A pilot program in remote Aboriginal communities has made great progress to improve school attendance by involving community leaders and Indigenous rangers to teach students about customary knowledge, culture and literacy and numeracy.
The Learning on Country program, launched in 2013, has been rolled out across five Arnhem Land sites - Maningrida, Yirrkala, Laynhapuy Homelands (Yirrkala), Groote Island and Galiwin'ku (Elcho Island).
A review of the program led by Dr William Fogarty from The Australian National University (ANU) found the Learning on Country pilot program had improved school attendance and engagement from both students and communities.
"Over the first two years of the trial, we've seen remarkable enthusiasm from all sectors including governments, teachers, educators, students and the community, which is not usual," said Dr Fogarty, from the ANU National Centre for Indigenous Studies (NCIS).
"It has had enormous success in engaging communities and in getting kids to school in a context that is notoriously challenging and where engagement in education has been historically quite poor at times."
The program, which aims to make school more relevant to Aboriginal and Torres Strait Islander students in remote areas, uses a local Indigenous knowledge base to engage students with their own culture, identity and place, and then uses that as a platform for wider education.
Dr Fogarty said clearer data and ways to track student progress was still needed from schools and education departments.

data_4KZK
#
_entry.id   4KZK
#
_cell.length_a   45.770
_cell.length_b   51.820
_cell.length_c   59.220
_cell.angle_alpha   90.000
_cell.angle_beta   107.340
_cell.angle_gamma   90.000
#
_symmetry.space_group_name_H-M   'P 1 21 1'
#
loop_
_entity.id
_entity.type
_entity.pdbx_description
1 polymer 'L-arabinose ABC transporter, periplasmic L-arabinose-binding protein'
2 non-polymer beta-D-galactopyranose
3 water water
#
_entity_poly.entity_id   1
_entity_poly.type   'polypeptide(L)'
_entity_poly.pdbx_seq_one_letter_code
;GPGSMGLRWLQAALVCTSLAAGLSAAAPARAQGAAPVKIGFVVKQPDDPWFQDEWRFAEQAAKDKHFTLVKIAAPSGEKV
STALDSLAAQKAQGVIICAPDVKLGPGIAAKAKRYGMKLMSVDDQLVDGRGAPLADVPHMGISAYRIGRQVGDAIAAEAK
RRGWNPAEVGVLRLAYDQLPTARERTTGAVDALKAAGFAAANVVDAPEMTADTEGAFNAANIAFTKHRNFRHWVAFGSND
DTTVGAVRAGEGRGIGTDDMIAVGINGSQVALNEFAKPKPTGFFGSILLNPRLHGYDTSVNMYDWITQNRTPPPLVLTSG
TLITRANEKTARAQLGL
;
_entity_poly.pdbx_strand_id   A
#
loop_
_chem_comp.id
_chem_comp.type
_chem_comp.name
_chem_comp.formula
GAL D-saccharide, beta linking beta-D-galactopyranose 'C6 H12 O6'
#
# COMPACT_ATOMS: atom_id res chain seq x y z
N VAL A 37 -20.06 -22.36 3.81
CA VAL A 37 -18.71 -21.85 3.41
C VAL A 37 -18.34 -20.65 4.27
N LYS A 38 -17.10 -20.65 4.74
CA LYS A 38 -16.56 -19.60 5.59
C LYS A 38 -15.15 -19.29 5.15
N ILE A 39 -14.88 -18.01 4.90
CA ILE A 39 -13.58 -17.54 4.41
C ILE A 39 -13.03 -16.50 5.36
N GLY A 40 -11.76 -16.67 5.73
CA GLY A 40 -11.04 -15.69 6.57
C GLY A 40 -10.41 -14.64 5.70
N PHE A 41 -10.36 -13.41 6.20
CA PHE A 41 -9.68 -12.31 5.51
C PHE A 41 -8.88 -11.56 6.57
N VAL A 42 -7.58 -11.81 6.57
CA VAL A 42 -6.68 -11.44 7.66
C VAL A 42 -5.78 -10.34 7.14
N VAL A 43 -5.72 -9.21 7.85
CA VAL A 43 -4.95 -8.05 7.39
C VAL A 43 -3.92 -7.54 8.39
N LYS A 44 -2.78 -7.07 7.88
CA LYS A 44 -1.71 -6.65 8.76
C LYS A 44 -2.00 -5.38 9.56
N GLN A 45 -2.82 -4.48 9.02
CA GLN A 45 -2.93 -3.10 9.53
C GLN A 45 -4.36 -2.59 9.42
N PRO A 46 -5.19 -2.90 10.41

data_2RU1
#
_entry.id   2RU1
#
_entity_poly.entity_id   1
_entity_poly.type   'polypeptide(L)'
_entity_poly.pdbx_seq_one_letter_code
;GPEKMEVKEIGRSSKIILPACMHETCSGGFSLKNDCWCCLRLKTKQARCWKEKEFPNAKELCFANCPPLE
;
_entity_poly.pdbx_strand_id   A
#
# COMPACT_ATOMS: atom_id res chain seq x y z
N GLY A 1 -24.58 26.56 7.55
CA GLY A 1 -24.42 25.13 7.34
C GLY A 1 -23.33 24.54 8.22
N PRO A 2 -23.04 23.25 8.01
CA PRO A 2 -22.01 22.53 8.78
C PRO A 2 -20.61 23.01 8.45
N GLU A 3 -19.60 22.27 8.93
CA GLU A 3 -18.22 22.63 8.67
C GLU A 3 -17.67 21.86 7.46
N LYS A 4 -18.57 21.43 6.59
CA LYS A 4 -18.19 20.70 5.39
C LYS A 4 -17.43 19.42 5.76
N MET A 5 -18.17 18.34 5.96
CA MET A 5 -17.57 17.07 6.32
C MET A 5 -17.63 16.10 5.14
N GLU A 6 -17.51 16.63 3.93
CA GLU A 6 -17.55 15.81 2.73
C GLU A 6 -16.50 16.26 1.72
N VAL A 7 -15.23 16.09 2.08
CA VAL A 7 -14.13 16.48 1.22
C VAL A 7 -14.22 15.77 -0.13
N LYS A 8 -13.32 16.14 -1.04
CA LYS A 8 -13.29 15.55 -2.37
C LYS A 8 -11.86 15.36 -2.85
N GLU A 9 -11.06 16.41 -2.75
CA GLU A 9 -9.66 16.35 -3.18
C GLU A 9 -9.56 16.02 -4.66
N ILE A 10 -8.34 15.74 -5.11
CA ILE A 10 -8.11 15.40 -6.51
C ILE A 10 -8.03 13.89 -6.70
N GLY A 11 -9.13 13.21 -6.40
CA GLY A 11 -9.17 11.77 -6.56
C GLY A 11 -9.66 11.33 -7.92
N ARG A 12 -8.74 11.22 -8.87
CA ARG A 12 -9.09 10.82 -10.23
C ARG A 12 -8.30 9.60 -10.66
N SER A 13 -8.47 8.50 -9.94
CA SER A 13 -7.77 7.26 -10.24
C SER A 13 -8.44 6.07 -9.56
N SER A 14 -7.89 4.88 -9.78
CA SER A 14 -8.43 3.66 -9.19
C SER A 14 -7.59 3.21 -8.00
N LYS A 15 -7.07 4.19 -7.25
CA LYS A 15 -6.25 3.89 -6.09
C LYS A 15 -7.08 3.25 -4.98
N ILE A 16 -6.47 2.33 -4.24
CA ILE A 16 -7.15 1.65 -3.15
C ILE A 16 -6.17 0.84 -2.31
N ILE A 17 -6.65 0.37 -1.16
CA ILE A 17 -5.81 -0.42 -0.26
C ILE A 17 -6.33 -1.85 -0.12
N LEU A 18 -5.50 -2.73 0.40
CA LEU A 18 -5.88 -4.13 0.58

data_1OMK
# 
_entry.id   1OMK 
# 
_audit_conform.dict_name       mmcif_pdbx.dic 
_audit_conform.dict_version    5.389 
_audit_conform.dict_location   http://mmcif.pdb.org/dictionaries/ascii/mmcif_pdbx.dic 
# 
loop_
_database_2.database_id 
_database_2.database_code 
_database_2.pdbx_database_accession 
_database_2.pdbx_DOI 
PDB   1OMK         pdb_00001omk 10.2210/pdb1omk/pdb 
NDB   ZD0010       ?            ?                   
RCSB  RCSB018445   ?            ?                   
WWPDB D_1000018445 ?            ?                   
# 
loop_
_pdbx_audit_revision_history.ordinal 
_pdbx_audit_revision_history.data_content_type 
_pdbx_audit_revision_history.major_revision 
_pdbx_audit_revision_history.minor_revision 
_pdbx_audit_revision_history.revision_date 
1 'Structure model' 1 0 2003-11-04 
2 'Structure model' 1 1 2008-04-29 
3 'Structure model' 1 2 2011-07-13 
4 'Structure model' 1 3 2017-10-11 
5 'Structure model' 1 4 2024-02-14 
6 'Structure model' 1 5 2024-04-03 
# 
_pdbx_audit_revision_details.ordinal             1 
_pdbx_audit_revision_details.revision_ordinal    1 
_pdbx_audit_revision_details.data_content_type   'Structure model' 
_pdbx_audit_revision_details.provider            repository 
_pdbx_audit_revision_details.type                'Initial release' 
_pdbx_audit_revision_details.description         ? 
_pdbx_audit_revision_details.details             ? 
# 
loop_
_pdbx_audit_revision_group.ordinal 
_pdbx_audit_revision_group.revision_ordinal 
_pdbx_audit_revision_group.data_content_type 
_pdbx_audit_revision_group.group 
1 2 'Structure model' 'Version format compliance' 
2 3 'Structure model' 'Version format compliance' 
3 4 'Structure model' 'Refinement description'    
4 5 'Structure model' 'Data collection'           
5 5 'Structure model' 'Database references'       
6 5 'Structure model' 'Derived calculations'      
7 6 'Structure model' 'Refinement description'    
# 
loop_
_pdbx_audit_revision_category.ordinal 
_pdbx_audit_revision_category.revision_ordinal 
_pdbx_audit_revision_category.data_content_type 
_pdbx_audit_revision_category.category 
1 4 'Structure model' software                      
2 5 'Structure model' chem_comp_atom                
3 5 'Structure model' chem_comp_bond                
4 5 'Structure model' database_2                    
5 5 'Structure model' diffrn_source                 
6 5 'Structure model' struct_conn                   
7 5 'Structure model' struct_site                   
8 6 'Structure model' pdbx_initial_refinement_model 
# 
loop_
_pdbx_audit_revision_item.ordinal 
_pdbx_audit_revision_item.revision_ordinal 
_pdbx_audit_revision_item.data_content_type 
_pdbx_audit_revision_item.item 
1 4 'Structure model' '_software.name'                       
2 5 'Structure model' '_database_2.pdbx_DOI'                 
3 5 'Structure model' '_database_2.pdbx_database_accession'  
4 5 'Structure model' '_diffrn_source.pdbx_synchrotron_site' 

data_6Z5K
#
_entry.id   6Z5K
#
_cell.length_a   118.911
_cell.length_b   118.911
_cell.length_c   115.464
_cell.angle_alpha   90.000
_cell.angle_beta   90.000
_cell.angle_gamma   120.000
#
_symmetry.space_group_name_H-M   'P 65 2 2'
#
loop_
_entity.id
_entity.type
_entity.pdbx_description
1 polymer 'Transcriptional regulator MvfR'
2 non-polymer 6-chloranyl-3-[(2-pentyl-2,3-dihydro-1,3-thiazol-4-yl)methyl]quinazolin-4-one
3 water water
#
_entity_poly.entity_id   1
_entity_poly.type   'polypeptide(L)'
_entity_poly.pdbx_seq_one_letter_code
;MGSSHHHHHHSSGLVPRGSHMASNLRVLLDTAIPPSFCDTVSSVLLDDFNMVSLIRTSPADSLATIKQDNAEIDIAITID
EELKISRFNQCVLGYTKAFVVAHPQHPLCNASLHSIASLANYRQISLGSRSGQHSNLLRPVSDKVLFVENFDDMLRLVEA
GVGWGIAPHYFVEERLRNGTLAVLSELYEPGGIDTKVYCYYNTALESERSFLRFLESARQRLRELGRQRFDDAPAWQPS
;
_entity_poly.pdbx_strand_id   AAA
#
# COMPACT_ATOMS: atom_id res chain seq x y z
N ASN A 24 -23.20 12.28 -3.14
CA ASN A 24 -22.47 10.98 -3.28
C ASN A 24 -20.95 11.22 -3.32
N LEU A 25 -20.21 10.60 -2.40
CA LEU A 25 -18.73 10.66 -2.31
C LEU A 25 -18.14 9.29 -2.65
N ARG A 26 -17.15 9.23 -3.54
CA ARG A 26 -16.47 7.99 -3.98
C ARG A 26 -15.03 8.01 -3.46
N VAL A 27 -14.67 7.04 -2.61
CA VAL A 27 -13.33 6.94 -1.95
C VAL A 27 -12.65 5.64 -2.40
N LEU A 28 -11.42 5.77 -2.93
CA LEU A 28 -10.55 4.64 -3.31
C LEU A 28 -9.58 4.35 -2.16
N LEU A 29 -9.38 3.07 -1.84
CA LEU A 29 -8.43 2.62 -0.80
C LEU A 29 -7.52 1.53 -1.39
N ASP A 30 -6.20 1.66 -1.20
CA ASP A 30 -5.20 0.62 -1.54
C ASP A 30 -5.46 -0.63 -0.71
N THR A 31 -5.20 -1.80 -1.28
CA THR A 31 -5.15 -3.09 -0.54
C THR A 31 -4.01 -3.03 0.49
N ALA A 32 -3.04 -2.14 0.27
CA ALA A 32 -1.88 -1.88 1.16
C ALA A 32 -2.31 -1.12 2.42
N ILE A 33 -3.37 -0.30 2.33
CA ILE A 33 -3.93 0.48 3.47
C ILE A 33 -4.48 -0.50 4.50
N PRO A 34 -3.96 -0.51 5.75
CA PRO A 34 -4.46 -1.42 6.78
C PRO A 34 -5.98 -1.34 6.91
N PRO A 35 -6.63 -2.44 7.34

But he said the research, which was conducted by the NCIS in partnership with the ANU Centre for Aboriginal Economic Policy Research, found an emerging trend on improved attendance rates, especially with those students who are highly engaged in the program.
"When Learning on Country programs are run, attendance spikes," he said.
"So there is obvious enthusiasm with students in terms of engagement. This is in places where at times attendance is around 50 per cent. So at any given day half the student cohort is not at school. Programs like this are critical in bridging community and school divides," he said.
Dr Fogarty said the learning that underpins the program is highly valued in Indigenous communities and attributes its success to a group of exceptionally committed people on the ground.
"This is a truly grassroots educational development, based on place and local strengths," he said.
"It's great that it is being supported by government.
"It's different to a teacher flying in from Melbourne or Sydney, with grand ideas about saving the world, and finding out that it's all a bit different to what they thought.
"So it shifts the power base from the teacher to the community. One of the most common comments from the teachers involved in the program was they thought they were becoming the learner."
Dr Fogarty says he hopes the program's model can be rolled out to other communities across Australia.